By: Jeannie Wraight
Being very public about my HIV diagnosis and writing for several HIV publications, I’m constantly receiving emails from people living with HIV, telling me their stories and asking questions. One issue that comes up a lot in these communications is pregnancy.
Couples who are both HIV-positive and those who are negative with positive partners ask if it is safe to have children because they are unsure.
The answer is, very simply, “Yes! HIV-positive people can have healthy, HIV negative children!”
There is a large body of research which shows that if the mother is on ARV’s (antiretroviral drugs) there is less than a 2 percent risk of her baby being born positive: “"Today, the risk of giving HIV to your newborn is below 2 percent. But you and the baby must get the right HIV drugs at the right times... ". (WomensHealth.gov http://www.womenshealth.gov/hiv-aids/living-with-hiv-aids/pregnancy-and-hiv.cfm). Of course, 2 percent is still a significant risk, especially as only 3 percent of all newborns have birth defects (http://www.cdc.gov/ncbddd/birthdefects/index.html).
Anecdotally, I’ve known hundreds of HIV-positive women, and not one has given birth to an HIV-positive child while on HIV antiretrovirals. That doesn’t mean it never happens. It’s just much more rare, especially if ARV’s are taken properly and consistently.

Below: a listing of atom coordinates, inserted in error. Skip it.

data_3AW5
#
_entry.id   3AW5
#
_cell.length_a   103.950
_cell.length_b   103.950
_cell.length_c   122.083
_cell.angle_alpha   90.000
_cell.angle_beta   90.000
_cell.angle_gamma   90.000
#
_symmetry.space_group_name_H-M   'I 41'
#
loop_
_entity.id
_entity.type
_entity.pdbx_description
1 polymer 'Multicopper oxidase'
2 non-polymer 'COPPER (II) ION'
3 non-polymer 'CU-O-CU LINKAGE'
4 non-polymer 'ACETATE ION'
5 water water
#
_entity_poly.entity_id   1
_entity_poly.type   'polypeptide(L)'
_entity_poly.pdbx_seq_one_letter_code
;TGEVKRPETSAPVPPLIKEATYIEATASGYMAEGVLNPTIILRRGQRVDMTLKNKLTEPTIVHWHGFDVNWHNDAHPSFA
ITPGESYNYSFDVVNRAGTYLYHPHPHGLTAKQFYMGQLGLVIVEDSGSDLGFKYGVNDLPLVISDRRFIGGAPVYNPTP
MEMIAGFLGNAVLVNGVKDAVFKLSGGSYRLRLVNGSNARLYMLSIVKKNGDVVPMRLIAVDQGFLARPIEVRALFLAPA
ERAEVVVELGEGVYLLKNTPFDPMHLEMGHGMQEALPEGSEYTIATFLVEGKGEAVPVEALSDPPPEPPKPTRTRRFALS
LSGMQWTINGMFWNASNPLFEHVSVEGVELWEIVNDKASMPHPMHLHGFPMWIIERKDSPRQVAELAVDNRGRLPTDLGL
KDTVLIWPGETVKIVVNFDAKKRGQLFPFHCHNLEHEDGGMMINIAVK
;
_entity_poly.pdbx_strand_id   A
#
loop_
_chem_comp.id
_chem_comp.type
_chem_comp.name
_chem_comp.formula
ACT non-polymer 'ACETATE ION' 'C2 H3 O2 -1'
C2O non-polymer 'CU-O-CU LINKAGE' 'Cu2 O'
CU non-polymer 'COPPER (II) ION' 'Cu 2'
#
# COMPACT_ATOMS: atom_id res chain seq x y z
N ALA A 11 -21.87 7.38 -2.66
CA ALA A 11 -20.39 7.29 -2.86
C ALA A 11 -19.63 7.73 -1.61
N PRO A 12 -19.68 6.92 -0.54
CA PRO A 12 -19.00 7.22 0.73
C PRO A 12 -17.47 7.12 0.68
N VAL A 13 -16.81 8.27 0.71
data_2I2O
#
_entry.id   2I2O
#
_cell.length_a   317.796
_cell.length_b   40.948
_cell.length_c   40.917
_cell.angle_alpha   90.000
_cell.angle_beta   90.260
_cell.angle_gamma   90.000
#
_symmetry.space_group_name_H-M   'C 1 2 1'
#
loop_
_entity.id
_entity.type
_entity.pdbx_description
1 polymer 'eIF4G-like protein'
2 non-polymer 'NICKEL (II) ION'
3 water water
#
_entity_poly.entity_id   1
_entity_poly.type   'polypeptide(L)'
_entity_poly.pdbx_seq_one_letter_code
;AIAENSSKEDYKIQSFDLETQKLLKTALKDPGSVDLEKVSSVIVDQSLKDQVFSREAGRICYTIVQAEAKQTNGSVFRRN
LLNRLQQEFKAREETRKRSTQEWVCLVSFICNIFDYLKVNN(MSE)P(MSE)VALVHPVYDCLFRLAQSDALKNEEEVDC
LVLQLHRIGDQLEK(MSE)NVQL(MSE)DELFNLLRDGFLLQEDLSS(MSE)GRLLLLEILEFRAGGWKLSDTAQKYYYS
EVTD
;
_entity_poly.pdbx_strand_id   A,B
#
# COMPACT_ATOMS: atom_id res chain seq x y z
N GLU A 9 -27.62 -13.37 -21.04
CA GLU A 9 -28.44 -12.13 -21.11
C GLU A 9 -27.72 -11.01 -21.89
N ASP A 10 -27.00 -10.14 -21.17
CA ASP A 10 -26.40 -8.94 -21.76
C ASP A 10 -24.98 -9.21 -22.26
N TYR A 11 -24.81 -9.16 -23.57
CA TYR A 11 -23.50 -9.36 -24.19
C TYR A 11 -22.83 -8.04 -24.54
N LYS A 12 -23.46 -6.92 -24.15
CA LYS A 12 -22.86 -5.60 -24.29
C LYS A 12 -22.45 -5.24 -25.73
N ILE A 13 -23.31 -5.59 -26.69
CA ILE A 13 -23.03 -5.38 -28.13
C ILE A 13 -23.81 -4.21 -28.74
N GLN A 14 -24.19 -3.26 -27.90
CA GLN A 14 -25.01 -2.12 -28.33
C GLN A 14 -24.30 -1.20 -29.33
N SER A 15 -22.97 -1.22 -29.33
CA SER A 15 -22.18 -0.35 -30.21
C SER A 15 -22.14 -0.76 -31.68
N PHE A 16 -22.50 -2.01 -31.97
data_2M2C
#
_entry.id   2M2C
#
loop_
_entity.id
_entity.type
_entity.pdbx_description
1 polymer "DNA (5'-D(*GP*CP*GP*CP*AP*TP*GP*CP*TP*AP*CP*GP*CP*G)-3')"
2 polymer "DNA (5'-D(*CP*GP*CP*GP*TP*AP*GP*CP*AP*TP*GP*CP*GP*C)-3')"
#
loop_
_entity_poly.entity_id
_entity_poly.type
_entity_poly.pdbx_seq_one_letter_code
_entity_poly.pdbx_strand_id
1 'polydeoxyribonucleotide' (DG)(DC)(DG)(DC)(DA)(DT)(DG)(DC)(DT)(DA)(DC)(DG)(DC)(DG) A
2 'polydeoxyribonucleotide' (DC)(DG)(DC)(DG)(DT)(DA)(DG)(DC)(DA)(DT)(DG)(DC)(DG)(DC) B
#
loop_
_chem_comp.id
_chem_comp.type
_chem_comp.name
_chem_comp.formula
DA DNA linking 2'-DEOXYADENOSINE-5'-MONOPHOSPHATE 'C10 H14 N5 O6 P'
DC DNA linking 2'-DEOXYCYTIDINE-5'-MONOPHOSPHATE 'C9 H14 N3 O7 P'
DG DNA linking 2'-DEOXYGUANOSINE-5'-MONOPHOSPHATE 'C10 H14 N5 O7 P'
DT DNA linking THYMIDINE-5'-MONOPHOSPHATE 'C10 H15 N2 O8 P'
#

Great strides have been made in protecting an HIV negative partner from possible infection during attempts to become pregnant. Over the past several years, pre-exposure prophylaxis (PrEP) has been shown to decrease the risk of HIV infection significantly. It is a new HIV prevention method in which people who do not have HIV take a daily pill to reduce their risk of becoming infected.
PrEP can be used for longer and shorter periods of time while trying to conceive. It should only taken under medical supervision, and the same vigilance in assuring 100% adherence to medication must be applied for an HIV-negative person as with an HIV-positive person.
Deciding whether to have children or not is a very personal decision made in light of important facts and risks. The crucial thing to remember is that it can be done much more safely than in the past. So, factor in your HIV status along with other important aspects of your life and make your decision, whatever it maybe. You, your partner, God, wise counsel and informed consideration of the risks can be invaluable guides.